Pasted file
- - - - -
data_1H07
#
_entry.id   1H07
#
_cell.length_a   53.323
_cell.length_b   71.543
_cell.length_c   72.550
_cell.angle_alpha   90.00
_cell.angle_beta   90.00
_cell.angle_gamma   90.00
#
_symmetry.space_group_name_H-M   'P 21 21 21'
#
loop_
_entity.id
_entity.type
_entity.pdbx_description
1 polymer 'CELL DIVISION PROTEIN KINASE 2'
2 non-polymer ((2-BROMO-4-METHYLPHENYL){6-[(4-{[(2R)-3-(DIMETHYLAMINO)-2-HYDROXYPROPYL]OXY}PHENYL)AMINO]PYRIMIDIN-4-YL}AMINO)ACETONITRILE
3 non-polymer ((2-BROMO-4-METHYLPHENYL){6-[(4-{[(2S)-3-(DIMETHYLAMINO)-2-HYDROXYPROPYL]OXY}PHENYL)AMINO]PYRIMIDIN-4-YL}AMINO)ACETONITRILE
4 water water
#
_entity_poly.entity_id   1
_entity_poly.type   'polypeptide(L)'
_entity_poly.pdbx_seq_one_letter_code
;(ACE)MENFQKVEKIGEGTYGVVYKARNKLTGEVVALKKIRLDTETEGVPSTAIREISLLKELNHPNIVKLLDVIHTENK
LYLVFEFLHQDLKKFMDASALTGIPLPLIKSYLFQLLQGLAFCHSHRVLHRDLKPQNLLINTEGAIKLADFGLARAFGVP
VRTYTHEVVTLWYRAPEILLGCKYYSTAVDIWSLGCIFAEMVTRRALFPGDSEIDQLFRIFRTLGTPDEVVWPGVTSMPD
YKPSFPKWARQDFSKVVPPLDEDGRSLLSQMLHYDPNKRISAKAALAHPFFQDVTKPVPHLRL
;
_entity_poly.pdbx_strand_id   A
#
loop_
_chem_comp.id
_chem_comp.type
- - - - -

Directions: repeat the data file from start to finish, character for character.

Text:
data_1H07
#
_entry.id   1H07
#
_cell.length_a   53.323
_cell.length_b   71.543
_cell.length_c   72.550
_cell.angle_alpha   90.00
_cell.angle_beta   90.00
_cell.angle_gamma   90.00
#
_symmetry.space_group_name_H-M   'P 21 21 21'
#
loop_
_entity.id
_entity.type
_entity.pdbx_description
1 polymer 'CELL DIVISION PROTEIN KINASE 2'
2 non-polymer ((2-BROMO-4-METHYLPHENYL){6-[(4-{[(2R)-3-(DIMETHYLAMINO)-2-HYDROXYPROPYL]OXY}PHENYL)AMINO]PYRIMIDIN-4-YL}AMINO)ACETONITRILE
3 non-polymer ((2-BROMO-4-METHYLPHENYL){6-[(4-{[(2S)-3-(DIMETHYLAMINO)-2-HYDROXYPROPYL]OXY}PHENYL)AMINO]PYRIMIDIN-4-YL}AMINO)ACETONITRILE
4 water water
#
_entity_poly.entity_id   1
_entity_poly.type   'polypeptide(L)'
_entity_poly.pdbx_seq_one_letter_code
;(ACE)MENFQKVEKIGEGTYGVVYKARNKLTGEVVALKKIRLDTETEGVPSTAIREISLLKELNHPNIVKLLDVIHTENK
LYLVFEFLHQDLKKFMDASALTGIPLPLIKSYLFQLLQGLAFCHSHRVLHRDLKPQNLLINTEGAIKLADFGLARAFGVP
VRTYTHEVVTLWYRAPEILLGCKYYSTAVDIWSLGCIFAEMVTRRALFPGDSEIDQLFRIFRTLGTPDEVVWPGVTSMPD
YKPSFPKWARQDFSKVVPPLDEDGRSLLSQMLHYDPNKRISAKAALAHPFFQDVTKPVPHLRL
;
_entity_poly.pdbx_strand_id   A
#
loop_
_chem_comp.id
_chem_comp.type